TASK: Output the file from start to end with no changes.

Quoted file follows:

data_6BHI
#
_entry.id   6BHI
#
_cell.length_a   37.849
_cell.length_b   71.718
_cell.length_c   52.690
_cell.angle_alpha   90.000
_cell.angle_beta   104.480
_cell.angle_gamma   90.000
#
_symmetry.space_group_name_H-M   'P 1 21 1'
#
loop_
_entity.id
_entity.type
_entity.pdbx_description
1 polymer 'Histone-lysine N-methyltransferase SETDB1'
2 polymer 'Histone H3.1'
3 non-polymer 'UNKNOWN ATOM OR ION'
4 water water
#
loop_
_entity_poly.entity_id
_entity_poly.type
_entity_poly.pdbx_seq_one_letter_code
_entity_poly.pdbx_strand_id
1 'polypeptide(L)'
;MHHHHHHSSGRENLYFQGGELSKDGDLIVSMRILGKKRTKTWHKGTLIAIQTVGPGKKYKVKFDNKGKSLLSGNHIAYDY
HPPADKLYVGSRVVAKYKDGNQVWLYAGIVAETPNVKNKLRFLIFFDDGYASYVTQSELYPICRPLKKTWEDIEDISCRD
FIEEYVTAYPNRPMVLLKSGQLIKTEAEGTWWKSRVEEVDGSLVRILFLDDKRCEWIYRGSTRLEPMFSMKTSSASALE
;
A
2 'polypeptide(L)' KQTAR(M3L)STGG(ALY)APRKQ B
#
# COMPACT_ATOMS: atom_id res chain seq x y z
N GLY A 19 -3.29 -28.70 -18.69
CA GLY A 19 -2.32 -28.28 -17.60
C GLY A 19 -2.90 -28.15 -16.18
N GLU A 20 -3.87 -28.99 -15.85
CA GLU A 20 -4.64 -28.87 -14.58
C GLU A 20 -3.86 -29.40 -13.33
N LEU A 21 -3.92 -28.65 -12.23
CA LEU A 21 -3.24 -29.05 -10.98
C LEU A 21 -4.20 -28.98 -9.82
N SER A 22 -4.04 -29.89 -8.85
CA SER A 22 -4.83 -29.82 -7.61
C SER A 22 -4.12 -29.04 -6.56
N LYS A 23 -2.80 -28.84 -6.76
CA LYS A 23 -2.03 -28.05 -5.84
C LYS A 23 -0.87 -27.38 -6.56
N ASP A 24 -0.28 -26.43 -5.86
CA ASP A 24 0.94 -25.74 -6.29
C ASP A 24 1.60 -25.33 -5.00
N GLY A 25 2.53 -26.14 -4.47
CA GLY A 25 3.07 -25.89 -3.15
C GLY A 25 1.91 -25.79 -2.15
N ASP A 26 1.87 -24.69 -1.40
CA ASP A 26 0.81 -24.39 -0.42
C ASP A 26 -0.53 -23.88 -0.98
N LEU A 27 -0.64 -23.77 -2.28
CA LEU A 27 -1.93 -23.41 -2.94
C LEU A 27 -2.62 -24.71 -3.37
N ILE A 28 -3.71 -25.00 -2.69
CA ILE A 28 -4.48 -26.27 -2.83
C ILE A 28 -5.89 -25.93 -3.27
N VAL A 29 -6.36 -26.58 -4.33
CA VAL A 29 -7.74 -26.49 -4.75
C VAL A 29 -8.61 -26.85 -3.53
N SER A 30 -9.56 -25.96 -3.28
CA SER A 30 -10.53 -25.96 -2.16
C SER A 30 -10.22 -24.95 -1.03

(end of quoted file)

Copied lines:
data_6BHI
#
_entry.id   6BHI
#
_cell.length_a   37.849
_cell.length_b   71.718
_cell.length_c   52.690
_cell.angle_alpha   90.000
_cell.angle_beta   104.480
_cell.angle_gamma   90.000
#
_symmetry.space_group_name_H-M   'P 1 21 1'
#
loop_
_entity.id
_entity.type
_entity.pdbx_description
1 polymer 'Histone-lysine N-methyltransferase SETDB1'
2 polymer 'Histone H3.1'
3 non-polymer 'UNKNOWN ATOM OR ION'
4 water water
#
loop_
_entity_poly.entity_id
_entity_poly.type
_entity_poly.pdbx_seq_one_letter_code
_entity_poly.pdbx_strand_id
1 'polypeptide(L)'
;MHHHHHHSSGRENLYFQGGELSKDGDLIVSMRILGKKRTKTWHKGTLIAIQTVGPGKKYKVKFDNKGKSLLSGNHIAYDY
HPPADKLYVGSRVVAKYKDGNQVWLYAGIVAETPNVKNKLRFLIFFDDGYASYVTQSELYPICRPLKKTWEDIEDISCRD
FIEEYVTAYPNRPMVLLKSGQLIKTEAEGTWWKSRVEEVDGSLVRILFLDDKRCEWIYRGSTRLEPMFSMKTSSASALE
;
A
2 'polypeptide(L)' KQTAR(M3L)STGG(ALY)APRKQ B
#
# COMPACT_ATOMS: atom_id res chain seq x y z
N GLY A 19 -3.29 -28.70 -18.69
CA GLY A 19 -2.32 -28.28 -17.60
C GLY A 19 -2.90 -28.15 -16.18
N GLU A 20 -3.87 -28.99 -15.85
CA GLU A 20 -4.64 -28.87 -14.58
C GLU A 20 -3.86 -29.40 -13.33
N LEU A 21 -3.92 -28.65 -12.23
CA LEU A 21 -3.24 -29.05 -10.98
C LEU A 21 -4.20 -28.98 -9.82
N SER A 22 -4.04 -29.89 -8.85
CA SER A 22 -4.83 -29.82 -7.61
C SER A 22 -4.12 -29.04 -6.56
N LYS A 23 -2.80 -28.84 -6.76
CA LYS A 23 -2.03 -28.05 -5.84
C LYS A 23 -0.87 -27.38 -6.56
N ASP A 24 -0.28 -26.43 -5.86
CA ASP A 24 0.94 -25.74 -6.29
C ASP A 24 1.60 -25.33 -5.00
N GLY A 25 2.53 -26.14 -4.47
CA GLY A 25 3.07 -25.89 -3.15
C GLY A 25 1.91 -25.79 -2.15
N ASP A 26 1.87 -24.69 -1.40
CA ASP A 26 0.81 -24.39 -0.42
C ASP A 26 -0.53 -23.88 -0.98
N LEU A 27 -0.64 -23.77 -2.28
CA LEU A 27 -1.93 -23.41 -2.94
C LEU A 27 -2.62 -24.71 -3.37
N ILE A 28 -3.71 -25.00 -2.69
CA ILE A 28 -4.48 -26.27 -2.83
C ILE A 28 -5.89 -25.93 -3.27
N VAL A 29 -6.36 -26.58 -4.33
CA VAL A 29 -7.74 -26.49 -4.75
C VAL A 29 -8.61 -26.85 -3.53
N SER A 30 -9.56 -25.96 -3.28
CA SER A 30 -10.53 -25.96 -2.16
C SER A 30 -10.22 -24.95 -1.03